Friday, 22 November 2013

An urge for sequins.

So I didn’t finish Hector’s jumper. 

Trying to decrease for the raglan arms and keep the pattern going has tested my brain capacity, slowing the progress right down. But I’m really pleased with how it looks. Luckily the sizing is 6-12 months so I’ve got time, but it is looking rather small. This a picture of the back. I'm just hoping this is correct, as it is really stretchy. Fingers crossed.

Some projects have been completed though. It was my friend Louisa’s baby shower last weekend and as we both love the Purl Bee website I wanted to knit her something from that. I chose this little mushroom rattle. They are so sweet and it’s one of those pieces you want to make lots of.

Alison and Kate from my evening class.
I’ve also been busy teaching my ‘learn to knit’ class over the past few weeks. It’s been fantastic seeing the progress that the ladies have made and I have a nice mix of people who haven’t knitted before and others who need their knitting memory jogged. Alison went away and stormed ahead with my mitten pattern and pin cushion. And has already moved on to hats.

Alison's mittens and pin cushions

I thought I’d better have a little Christmas project on stand-by for the classes, and found these great birds in an old knitting magazine. I changed the pattern a little to make it a single bird. I haven’t used it in a class yet but I think they may end up as little Christmas presents. This time of year brings out an unquenchable urge for sequins and glitter.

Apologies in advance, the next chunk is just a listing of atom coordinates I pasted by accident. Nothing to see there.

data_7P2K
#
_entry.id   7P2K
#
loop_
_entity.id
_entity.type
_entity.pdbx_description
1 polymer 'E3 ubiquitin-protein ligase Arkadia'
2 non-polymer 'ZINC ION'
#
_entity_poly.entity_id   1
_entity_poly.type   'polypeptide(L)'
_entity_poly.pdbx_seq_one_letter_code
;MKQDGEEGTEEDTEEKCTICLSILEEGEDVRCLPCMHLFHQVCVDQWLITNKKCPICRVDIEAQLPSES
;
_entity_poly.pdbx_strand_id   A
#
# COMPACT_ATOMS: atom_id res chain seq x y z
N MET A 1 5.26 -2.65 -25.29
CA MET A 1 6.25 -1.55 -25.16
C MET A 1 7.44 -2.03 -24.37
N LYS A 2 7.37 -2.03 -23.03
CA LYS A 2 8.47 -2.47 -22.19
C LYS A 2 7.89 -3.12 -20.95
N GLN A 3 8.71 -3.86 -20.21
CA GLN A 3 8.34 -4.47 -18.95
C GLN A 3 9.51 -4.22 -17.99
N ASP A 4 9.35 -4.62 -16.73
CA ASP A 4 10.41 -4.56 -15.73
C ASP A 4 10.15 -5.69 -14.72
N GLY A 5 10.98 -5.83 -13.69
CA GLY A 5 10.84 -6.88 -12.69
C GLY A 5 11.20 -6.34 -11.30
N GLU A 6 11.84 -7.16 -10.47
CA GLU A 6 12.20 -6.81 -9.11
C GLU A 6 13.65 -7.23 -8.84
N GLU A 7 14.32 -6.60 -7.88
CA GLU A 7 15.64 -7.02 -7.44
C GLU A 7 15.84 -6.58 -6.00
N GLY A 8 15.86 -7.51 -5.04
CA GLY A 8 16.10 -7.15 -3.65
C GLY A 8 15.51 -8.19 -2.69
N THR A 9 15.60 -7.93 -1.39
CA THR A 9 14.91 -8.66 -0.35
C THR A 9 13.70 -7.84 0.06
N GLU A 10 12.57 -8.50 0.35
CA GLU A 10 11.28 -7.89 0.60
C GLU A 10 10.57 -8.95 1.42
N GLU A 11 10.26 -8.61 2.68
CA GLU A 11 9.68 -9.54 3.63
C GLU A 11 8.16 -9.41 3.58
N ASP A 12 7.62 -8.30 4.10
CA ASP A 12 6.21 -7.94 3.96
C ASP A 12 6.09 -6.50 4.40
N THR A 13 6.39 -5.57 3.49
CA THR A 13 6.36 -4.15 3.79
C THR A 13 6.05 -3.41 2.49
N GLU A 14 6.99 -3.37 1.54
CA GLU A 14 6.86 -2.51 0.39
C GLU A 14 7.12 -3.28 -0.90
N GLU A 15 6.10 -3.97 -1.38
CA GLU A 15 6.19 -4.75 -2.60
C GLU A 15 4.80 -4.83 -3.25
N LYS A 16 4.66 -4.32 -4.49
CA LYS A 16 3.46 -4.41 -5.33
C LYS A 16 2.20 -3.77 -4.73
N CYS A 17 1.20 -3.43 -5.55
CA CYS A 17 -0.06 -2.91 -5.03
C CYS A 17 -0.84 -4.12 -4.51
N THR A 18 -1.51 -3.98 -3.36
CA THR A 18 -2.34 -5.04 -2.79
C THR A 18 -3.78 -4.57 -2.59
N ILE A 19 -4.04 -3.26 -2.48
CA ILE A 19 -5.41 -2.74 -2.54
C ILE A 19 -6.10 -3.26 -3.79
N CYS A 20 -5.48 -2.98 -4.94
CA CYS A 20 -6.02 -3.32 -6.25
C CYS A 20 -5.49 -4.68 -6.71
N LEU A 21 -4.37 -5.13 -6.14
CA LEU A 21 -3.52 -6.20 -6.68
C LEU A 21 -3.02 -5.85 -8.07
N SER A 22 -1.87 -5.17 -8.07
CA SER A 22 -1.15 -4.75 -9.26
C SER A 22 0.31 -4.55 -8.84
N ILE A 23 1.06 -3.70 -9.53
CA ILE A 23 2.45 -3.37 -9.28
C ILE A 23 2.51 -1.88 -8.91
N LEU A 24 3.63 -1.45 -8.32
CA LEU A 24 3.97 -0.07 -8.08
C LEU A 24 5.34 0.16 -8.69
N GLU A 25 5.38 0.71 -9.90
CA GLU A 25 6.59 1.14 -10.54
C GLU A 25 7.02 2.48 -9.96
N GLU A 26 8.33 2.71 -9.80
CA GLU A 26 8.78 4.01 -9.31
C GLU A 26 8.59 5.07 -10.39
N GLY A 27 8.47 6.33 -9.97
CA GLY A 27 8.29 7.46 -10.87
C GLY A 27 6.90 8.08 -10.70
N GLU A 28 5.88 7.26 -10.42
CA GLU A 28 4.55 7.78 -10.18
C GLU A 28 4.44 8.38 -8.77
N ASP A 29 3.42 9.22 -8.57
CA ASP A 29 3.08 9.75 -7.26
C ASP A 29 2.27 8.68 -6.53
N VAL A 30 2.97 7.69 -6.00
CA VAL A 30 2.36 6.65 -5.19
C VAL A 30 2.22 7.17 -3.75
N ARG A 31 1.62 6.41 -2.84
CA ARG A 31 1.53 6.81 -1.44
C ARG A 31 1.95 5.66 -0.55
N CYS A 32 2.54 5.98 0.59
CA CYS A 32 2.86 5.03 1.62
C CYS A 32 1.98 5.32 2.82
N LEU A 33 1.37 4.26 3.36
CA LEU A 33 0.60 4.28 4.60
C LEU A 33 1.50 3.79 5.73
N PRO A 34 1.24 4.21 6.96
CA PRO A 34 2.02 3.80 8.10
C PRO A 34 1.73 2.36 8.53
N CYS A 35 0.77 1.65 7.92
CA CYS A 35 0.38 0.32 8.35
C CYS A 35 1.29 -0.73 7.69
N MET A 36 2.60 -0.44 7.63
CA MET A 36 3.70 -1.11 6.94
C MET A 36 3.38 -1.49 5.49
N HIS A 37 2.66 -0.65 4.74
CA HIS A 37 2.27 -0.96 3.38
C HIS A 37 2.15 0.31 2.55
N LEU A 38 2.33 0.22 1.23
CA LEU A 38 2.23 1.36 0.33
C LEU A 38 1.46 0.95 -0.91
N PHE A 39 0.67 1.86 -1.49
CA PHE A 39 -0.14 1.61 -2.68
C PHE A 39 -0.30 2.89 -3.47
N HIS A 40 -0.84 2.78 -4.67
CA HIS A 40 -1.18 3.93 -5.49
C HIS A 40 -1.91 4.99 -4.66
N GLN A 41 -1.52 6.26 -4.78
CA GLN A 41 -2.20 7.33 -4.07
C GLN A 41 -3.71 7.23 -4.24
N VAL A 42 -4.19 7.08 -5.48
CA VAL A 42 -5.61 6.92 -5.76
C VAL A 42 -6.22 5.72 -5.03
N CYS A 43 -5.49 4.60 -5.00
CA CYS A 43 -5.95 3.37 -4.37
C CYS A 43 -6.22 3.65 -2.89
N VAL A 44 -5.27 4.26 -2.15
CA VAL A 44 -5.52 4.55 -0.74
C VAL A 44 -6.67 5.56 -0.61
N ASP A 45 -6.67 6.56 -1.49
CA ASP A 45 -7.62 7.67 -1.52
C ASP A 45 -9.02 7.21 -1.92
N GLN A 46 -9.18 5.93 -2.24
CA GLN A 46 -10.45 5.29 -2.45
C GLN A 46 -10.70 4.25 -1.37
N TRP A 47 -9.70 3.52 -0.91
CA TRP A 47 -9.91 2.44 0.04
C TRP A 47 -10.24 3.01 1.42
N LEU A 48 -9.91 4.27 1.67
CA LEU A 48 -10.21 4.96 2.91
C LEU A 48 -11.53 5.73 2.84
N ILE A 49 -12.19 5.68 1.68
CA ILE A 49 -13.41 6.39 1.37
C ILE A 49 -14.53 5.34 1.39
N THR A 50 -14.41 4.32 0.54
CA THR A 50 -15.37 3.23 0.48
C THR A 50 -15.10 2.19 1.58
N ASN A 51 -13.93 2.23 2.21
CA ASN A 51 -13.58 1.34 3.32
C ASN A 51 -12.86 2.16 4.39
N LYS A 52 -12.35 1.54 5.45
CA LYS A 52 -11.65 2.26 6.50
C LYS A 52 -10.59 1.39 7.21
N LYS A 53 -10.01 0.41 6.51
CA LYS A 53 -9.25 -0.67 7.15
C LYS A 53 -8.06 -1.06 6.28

Hanging birds by Tracey Todhunter from 'Knitting magazine', Autumn 2012

Happy Knitting! 

Sunday, 3 November 2013

Back to Business.

I’m taking small steps but I’m back working after having Hector – both with my jewellery and my knitting classes.

I was back teaching knitting last week at the lovely Carolyn Rose School of Sewing. Two lovely ladies came to my 'learn to knit' class and we had a great time. It was more a case of bringing back forgotten skills than starting from scratch. One lady had a go at my mittens from my last blog. The other wanted to see if it would help with her RSI. We left undecided but we’re going to try again in a couple of weeks.